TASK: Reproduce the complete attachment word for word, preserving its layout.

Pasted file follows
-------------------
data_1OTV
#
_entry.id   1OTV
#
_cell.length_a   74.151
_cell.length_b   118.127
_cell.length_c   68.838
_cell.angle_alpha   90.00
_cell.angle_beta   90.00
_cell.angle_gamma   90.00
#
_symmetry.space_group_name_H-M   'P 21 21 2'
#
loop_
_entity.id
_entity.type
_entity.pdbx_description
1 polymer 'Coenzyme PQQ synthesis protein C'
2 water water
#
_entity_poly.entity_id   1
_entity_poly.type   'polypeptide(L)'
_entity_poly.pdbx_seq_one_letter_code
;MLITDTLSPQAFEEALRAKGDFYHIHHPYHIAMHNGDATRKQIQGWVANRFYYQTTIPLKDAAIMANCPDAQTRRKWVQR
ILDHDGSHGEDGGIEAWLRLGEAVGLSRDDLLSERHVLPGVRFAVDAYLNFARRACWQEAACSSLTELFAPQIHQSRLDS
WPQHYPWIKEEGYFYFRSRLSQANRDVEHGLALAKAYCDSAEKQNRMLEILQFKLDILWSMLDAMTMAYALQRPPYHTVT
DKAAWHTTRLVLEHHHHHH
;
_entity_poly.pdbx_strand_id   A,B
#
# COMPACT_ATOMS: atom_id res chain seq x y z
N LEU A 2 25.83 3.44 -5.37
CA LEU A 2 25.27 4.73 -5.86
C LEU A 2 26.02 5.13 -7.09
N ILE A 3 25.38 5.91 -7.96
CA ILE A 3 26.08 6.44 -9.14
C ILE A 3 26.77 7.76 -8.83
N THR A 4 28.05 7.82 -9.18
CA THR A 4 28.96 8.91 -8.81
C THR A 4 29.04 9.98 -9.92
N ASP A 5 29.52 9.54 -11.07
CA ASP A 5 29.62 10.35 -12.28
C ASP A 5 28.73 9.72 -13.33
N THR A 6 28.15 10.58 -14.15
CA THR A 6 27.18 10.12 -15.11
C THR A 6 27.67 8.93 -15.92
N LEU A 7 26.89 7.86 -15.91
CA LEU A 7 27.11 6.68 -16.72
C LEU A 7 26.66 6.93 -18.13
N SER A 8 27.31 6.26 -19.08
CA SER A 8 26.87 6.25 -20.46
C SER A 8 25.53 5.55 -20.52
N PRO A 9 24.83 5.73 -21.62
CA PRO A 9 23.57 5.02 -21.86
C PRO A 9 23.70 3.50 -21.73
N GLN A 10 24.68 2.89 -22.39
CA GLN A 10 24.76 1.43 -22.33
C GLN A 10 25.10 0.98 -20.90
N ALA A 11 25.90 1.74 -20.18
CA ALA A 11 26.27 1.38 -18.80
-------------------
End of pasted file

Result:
data_1OTV
#
_entry.id   1OTV
#
_cell.length_a   74.151
_cell.length_b   118.127
_cell.length_c   68.838
_cell.angle_alpha   90.00
_cell.angle_beta   90.00
_cell.angle_gamma   90.00
#
_symmetry.space_group_name_H-M   'P 21 21 2'
#
loop_
_entity.id
_entity.type
_entity.pdbx_description
1 polymer 'Coenzyme PQQ synthesis protein C'
2 water water
#
_entity_poly.entity_id   1
_entity_poly.type   'polypeptide(L)'
_entity_poly.pdbx_seq_one_letter_code
;MLITDTLSPQAFEEALRAKGDFYHIHHPYHIAMHNGDATRKQIQGWVANRFYYQTTIPLKDAAIMANCPDAQTRRKWVQR
ILDHDGSHGEDGGIEAWLRLGEAVGLSRDDLLSERHVLPGVRFAVDAYLNFARRACWQEAACSSLTELFAPQIHQSRLDS
WPQHYPWIKEEGYFYFRSRLSQANRDVEHGLALAKAYCDSAEKQNRMLEILQFKLDILWSMLDAMTMAYALQRPPYHTVT
DKAAWHTTRLVLEHHHHHH
;
_entity_poly.pdbx_strand_id   A,B
#
# COMPACT_ATOMS: atom_id res chain seq x y z
N LEU A 2 25.83 3.44 -5.37
CA LEU A 2 25.27 4.73 -5.86
C LEU A 2 26.02 5.13 -7.09
N ILE A 3 25.38 5.91 -7.96
CA ILE A 3 26.08 6.44 -9.14
C ILE A 3 26.77 7.76 -8.83
N THR A 4 28.05 7.82 -9.18
CA THR A 4 28.96 8.91 -8.81
C THR A 4 29.04 9.98 -9.92
N ASP A 5 29.52 9.54 -11.07
CA ASP A 5 29.62 10.35 -12.28
C ASP A 5 28.73 9.72 -13.33
N THR A 6 28.15 10.58 -14.15
CA THR A 6 27.18 10.12 -15.11
C THR A 6 27.67 8.93 -15.92
N LEU A 7 26.89 7.86 -15.91
CA LEU A 7 27.11 6.68 -16.72
C LEU A 7 26.66 6.93 -18.13
N SER A 8 27.31 6.26 -19.08
CA SER A 8 26.87 6.25 -20.46
C SER A 8 25.53 5.55 -20.52
N PRO A 9 24.83 5.73 -21.62
CA PRO A 9 23.57 5.02 -21.86
C PRO A 9 23.70 3.50 -21.73
N GLN A 10 24.68 2.89 -22.39
CA GLN A 10 24.76 1.43 -22.33
C GLN A 10 25.10 0.98 -20.90
N ALA A 11 25.90 1.74 -20.18
CA ALA A 11 26.27 1.38 -18.80